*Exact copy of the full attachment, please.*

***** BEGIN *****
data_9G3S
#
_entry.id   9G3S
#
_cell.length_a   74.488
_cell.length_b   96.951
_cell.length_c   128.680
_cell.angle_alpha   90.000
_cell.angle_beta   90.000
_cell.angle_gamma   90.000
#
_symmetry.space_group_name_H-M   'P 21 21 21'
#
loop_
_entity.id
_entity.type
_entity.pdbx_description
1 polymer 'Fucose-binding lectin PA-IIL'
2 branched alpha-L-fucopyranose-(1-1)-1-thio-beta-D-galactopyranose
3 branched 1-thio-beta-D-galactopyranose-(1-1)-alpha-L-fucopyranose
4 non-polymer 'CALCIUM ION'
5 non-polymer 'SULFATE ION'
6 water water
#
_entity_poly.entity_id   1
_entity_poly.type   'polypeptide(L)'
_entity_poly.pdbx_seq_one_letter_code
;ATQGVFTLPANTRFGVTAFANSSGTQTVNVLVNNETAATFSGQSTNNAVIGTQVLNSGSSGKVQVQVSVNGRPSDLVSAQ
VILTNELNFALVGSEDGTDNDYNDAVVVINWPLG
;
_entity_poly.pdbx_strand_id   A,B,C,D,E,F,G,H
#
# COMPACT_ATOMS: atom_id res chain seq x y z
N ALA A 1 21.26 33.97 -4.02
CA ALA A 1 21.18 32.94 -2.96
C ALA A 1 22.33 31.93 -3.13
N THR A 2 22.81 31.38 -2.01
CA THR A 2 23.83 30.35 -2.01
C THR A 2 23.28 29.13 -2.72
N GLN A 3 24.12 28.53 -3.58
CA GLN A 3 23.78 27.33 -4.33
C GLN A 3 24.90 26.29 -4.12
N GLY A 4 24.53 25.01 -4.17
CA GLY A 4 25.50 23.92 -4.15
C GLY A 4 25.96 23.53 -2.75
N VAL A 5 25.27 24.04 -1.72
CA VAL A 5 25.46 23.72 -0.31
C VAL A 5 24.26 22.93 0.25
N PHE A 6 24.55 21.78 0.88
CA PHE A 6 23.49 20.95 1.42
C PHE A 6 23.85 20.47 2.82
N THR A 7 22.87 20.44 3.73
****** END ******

data_9G3S
#
_entry.id   9G3S
#
_cell.length_a   74.488
_cell.length_b   96.951
_cell.length_c   128.680
_cell.angle_alpha   90.000
_cell.angle_beta   90.000
_cell.angle_gamma   90.000
#
_symmetry.space_group_name_H-M   'P 21 21 21'
#
loop_
_entity.id
_entity.type
_entity.pdbx_description
1 polymer 'Fucose-binding lectin PA-IIL'
2 branched alpha-L-fucopyranose-(1-1)-1-thio-beta-D-galactopyranose
3 branched 1-thio-beta-D-galactopyranose-(1-1)-alpha-L-fucopyranose
4 non-polymer 'CALCIUM ION'
5 non-polymer 'SULFATE ION'
6 water water
#
_entity_poly.entity_id   1
_entity_poly.type   'polypeptide(L)'
_entity_poly.pdbx_seq_one_letter_code
;ATQGVFTLPANTRFGVTAFANSSGTQTVNVLVNNETAATFSGQSTNNAVIGTQVLNSGSSGKVQVQVSVNGRPSDLVSAQ
VILTNELNFALVGSEDGTDNDYNDAVVVINWPLG
;
_entity_poly.pdbx_strand_id   A,B,C,D,E,F,G,H
#
# COMPACT_ATOMS: atom_id res chain seq x y z
N ALA A 1 21.26 33.97 -4.02
CA ALA A 1 21.18 32.94 -2.96
C ALA A 1 22.33 31.93 -3.13
N THR A 2 22.81 31.38 -2.01
CA THR A 2 23.83 30.35 -2.01
C THR A 2 23.28 29.13 -2.72
N GLN A 3 24.12 28.53 -3.58
CA GLN A 3 23.78 27.33 -4.33
C GLN A 3 24.90 26.29 -4.12
N GLY A 4 24.53 25.01 -4.17
CA GLY A 4 25.50 23.92 -4.15
C GLY A 4 25.96 23.53 -2.75
N VAL A 5 25.27 24.04 -1.72
CA VAL A 5 25.46 23.72 -0.31
C VAL A 5 24.26 22.93 0.25
N PHE A 6 24.55 21.78 0.88
CA PHE A 6 23.49 20.95 1.42
C PHE A 6 23.85 20.47 2.82
N THR A 7 22.87 20.44 3.73